Note: If you aren’t very familiar with my place of work, BuzzFeed, you may not know that our newsroom, BuzzFeed News, produces fantastic journalism. This isn’t a post about proving that point, so if you are thinking “Heh, BuzzFeed? News?” please first check us out 💖. Ok, read on.
I've worked at BuzzFeed as an SRE for over a year and a half. In that time, I've also worked with our Tech + News Working Group (TNWG) with BuzzFeed News. At BuzzFeed Tech, we have "7% time" to spend on any learning activity we choose, and I spend that time working with our newsroom.
We created the TNWG to pursue a mission:
Our mission is to act as an elevating force for the newsroom’s work through guidance and assistance using our technical skills. Our News team at BuzzFeed strives to shine light on the most important issues facing us. Currently, this means a growing focus on the impact of the internet and technology on a range of topics covered by News. As a team of technical experts, we are uniquely equipped to assist in this realm.
Over the last year, we've consulted with journalists on a variety of stories, and even built tools that made a few of those stories possible. In one instance, we built a bot that watches YouTube based on a set of search terms and returns a report on all the data with all the data from its trip down the recommendations rabbit hole.
While our mission and work concentrates on what the tech org can offer the newsroom at BuzzFeed, this post is about the ways the newsroom has helped make me a better engineer. I have had the privilege of observing our reporters at work and many of those lessons carry over to my job as an SRE.
When it comes to explaining complicated topics succinctly and clearly, no one has a harder and higher risk job than journalists. Often it takes our reporters just minutes to notice a breaking story and write a polished 200-word take. In these moments, they’re deploying years of hard won experience and skills. Furthermore, what’s impressive about these communication skills is that they’re balancing responsibilities among multiple reporting desks (breaking news, tech, politics, etc.) while also ensuring they meet a rigorous level of journalistic standards and ethics. The risks are far more acute than those we face on the engineering side, where colossal disasters do not generally ruin careers.
As an SRE, I'm often in a similar situation, except we face time-sensitive issues across products. If an incident happens, we have to notify a host of interested parties and we have to do it in a consistent and responsive way. When facing an incident, journalists have taught me to:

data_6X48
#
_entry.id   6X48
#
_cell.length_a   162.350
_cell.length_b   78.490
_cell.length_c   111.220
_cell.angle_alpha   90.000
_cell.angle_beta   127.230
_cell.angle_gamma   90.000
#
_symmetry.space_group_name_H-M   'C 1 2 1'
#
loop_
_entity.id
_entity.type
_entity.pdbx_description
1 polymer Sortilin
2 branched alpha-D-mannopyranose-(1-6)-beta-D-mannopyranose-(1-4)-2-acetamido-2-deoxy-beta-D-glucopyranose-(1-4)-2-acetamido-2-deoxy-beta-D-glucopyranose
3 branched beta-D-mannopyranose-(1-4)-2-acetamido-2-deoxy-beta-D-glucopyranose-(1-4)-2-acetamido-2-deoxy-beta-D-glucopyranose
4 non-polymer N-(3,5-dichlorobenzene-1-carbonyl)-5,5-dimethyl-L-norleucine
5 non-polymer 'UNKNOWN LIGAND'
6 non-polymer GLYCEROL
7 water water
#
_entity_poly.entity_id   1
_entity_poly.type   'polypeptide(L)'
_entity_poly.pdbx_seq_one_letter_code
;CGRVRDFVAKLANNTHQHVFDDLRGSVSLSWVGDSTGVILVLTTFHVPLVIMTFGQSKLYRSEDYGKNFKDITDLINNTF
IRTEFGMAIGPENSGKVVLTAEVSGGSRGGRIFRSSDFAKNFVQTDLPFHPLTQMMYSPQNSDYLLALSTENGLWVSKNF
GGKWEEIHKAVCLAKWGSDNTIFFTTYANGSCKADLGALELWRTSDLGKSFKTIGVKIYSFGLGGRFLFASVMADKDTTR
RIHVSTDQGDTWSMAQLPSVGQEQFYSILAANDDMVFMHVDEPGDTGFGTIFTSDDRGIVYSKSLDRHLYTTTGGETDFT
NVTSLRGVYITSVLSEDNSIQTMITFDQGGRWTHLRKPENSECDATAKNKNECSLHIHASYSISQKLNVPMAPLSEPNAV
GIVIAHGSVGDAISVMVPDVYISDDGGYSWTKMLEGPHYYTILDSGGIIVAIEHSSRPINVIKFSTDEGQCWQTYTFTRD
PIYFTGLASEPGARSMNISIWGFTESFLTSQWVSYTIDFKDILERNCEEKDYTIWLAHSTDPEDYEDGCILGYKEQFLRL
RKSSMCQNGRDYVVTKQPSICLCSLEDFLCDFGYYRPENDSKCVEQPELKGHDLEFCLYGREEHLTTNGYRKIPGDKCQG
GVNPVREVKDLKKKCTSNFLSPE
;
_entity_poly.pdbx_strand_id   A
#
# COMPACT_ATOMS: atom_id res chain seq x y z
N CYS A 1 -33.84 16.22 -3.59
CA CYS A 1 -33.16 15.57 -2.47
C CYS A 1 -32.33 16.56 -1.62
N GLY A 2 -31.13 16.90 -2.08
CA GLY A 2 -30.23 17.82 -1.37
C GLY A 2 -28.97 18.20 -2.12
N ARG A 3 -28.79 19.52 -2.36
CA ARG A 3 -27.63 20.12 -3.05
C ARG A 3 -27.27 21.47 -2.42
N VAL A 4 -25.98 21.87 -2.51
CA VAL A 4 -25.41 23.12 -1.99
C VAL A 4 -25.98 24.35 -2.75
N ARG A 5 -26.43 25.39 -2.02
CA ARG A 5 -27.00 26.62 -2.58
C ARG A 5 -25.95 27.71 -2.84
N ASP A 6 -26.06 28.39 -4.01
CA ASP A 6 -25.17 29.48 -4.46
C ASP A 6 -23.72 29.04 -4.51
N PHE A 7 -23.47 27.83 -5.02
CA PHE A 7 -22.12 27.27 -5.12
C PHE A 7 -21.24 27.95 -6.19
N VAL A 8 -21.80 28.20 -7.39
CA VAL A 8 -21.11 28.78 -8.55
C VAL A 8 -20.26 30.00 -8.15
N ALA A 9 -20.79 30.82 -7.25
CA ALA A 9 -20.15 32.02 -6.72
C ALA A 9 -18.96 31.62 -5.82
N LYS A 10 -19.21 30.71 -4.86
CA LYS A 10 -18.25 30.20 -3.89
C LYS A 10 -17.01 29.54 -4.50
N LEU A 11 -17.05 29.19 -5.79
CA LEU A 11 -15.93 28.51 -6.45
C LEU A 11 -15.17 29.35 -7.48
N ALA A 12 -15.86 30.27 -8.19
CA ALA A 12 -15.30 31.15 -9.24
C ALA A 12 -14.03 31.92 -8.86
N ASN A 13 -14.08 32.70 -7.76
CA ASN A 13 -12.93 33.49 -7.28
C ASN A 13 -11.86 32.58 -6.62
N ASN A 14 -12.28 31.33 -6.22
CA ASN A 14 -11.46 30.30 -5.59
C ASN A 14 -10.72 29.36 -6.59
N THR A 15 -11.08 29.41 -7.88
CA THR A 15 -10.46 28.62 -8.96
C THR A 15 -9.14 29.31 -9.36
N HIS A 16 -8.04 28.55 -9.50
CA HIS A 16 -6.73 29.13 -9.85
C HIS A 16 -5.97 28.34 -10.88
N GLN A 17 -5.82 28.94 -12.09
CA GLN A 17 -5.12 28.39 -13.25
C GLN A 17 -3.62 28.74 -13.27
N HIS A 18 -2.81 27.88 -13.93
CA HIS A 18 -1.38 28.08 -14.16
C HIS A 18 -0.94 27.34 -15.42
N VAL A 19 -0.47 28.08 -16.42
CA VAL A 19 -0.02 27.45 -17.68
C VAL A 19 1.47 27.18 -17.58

- Clear out extraneous noise
- Quickly identify the point people necessary to solve our problem, and
- Practice our communication skills and communication plans in advance
Skills gleaned from my pals in news have helped make me and my team get better at communicating calmly, clearly, and efficiently. We work to maintain a shared language as a team, and an understanding of what we'll do if something unexpected happens.
The best journalists are world-class researchers, and furthermore, expert open-source intelligence (OSINT) analysts. I've picked up lots of tips and tricks from talking to reporters about how they search for information online. When it comes to OSINT, engineers have tips and tricks of our own. Sharing these insights with one another has brought TNWG members great joy whether it’s explaining to reporters how they can run an OSINT software on their own through Docker or a journalist flagging a vulnerability in our system that they saw through their research.
The main lesson I've learned from the newsroom is that research is a long game. Not every story is going to work out, and many of the leads I've seen our journalists pursue have turned out to be dead ends. Thankfully, our news team tends to be quite good at recognizing a dead end and avoiding the sunk cost fallacy.
In my experience, we on the tech side of the TNWG seem to have a harder time halting effort in the face of unlikely returns. A reporter will come to us with a question and we'll run with it. We'll answer the question, get invested, and keep pursuing the angle. Soon after, the reporter will realize we’re at a dead end and move on to another question or story, but there are often engineers still doggedly looking at the question days later. I've learned from journalists that when a trail runs cold, it’s better to turn around than drive down the road of diminishing marginal returns. Document what you've learned and where the trail went cold, and move on.